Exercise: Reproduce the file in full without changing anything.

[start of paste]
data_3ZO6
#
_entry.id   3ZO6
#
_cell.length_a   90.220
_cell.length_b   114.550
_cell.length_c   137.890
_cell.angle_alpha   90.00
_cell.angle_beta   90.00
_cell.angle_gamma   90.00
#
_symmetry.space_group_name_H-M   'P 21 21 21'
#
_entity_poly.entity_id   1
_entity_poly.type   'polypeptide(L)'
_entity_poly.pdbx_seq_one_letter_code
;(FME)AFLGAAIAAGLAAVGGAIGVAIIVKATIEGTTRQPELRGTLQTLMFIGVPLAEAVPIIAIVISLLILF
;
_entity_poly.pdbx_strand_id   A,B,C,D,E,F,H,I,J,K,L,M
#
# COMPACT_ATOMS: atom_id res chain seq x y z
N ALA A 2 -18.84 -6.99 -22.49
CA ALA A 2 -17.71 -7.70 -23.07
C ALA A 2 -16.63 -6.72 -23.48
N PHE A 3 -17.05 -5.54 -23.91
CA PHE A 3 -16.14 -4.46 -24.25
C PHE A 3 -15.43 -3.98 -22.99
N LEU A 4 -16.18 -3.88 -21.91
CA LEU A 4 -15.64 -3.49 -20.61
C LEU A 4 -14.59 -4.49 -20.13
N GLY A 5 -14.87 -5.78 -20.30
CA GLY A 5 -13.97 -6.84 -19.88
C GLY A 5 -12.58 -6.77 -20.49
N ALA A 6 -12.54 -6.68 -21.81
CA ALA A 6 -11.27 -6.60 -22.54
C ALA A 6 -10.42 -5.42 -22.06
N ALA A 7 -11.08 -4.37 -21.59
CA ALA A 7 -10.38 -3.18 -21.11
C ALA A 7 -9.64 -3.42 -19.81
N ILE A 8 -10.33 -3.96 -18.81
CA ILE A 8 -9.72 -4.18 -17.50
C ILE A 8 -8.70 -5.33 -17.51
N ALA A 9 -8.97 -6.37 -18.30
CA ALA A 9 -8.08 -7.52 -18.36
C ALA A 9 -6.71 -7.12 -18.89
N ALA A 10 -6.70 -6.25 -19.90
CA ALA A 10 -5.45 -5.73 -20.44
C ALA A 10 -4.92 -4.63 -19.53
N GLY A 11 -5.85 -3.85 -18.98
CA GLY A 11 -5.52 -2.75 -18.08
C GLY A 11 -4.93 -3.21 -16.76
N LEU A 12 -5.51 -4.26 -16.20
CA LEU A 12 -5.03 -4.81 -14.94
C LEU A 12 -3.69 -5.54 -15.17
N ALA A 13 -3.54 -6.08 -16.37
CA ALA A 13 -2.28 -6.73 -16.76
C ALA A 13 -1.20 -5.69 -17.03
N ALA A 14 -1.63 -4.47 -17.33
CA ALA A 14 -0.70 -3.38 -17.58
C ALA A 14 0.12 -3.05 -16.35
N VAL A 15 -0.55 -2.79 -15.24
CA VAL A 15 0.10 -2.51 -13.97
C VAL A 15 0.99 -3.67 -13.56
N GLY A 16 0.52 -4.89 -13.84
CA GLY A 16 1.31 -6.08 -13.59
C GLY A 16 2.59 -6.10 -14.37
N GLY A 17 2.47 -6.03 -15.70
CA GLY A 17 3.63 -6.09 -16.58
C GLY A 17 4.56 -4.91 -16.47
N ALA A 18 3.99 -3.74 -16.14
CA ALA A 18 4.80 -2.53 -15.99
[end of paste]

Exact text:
data_3ZO6
#
_entry.id   3ZO6
#
_cell.length_a   90.220
_cell.length_b   114.550
_cell.length_c   137.890
_cell.angle_alpha   90.00
_cell.angle_beta   90.00
_cell.angle_gamma   90.00
#
_symmetry.space_group_name_H-M   'P 21 21 21'
#
_entity_poly.entity_id   1
_entity_poly.type   'polypeptide(L)'
_entity_poly.pdbx_seq_one_letter_code
;(FME)AFLGAAIAAGLAAVGGAIGVAIIVKATIEGTTRQPELRGTLQTLMFIGVPLAEAVPIIAIVISLLILF
;
_entity_poly.pdbx_strand_id   A,B,C,D,E,F,H,I,J,K,L,M
#
# COMPACT_ATOMS: atom_id res chain seq x y z
N ALA A 2 -18.84 -6.99 -22.49
CA ALA A 2 -17.71 -7.70 -23.07
C ALA A 2 -16.63 -6.72 -23.48
N PHE A 3 -17.05 -5.54 -23.91
CA PHE A 3 -16.14 -4.46 -24.25
C PHE A 3 -15.43 -3.98 -22.99
N LEU A 4 -16.18 -3.88 -21.91
CA LEU A 4 -15.64 -3.49 -20.61
C LEU A 4 -14.59 -4.49 -20.13
N GLY A 5 -14.87 -5.78 -20.30
CA GLY A 5 -13.97 -6.84 -19.88
C GLY A 5 -12.58 -6.77 -20.49
N ALA A 6 -12.54 -6.68 -21.81
CA ALA A 6 -11.27 -6.60 -22.54
C ALA A 6 -10.42 -5.42 -22.06
N ALA A 7 -11.08 -4.37 -21.59
CA ALA A 7 -10.38 -3.18 -21.11
C ALA A 7 -9.64 -3.42 -19.81
N ILE A 8 -10.33 -3.96 -18.81
CA ILE A 8 -9.72 -4.18 -17.50
C ILE A 8 -8.70 -5.33 -17.51
N ALA A 9 -8.97 -6.37 -18.30
CA ALA A 9 -8.08 -7.52 -18.36
C ALA A 9 -6.71 -7.12 -18.89
N ALA A 10 -6.70 -6.25 -19.90
CA ALA A 10 -5.45 -5.73 -20.44
C ALA A 10 -4.92 -4.63 -19.53
N GLY A 11 -5.85 -3.85 -18.98
CA GLY A 11 -5.52 -2.75 -18.08
C GLY A 11 -4.93 -3.21 -16.76
N LEU A 12 -5.51 -4.26 -16.20
CA LEU A 12 -5.03 -4.81 -14.94
C LEU A 12 -3.69 -5.54 -15.17
N ALA A 13 -3.54 -6.08 -16.37
CA ALA A 13 -2.28 -6.73 -16.76
C ALA A 13 -1.20 -5.69 -17.03
N ALA A 14 -1.63 -4.47 -17.33
CA ALA A 14 -0.70 -3.38 -17.58
C ALA A 14 0.12 -3.05 -16.35
N VAL A 15 -0.55 -2.79 -15.24
CA VAL A 15 0.10 -2.51 -13.97
C VAL A 15 0.99 -3.67 -13.56
N GLY A 16 0.52 -4.89 -13.84
CA GLY A 16 1.31 -6.08 -13.59
C GLY A 16 2.59 -6.10 -14.37
N GLY A 17 2.47 -6.03 -15.70
CA GLY A 17 3.63 -6.09 -16.58
C GLY A 17 4.56 -4.91 -16.47
N ALA A 18 3.99 -3.74 -16.14
CA ALA A 18 4.80 -2.53 -15.99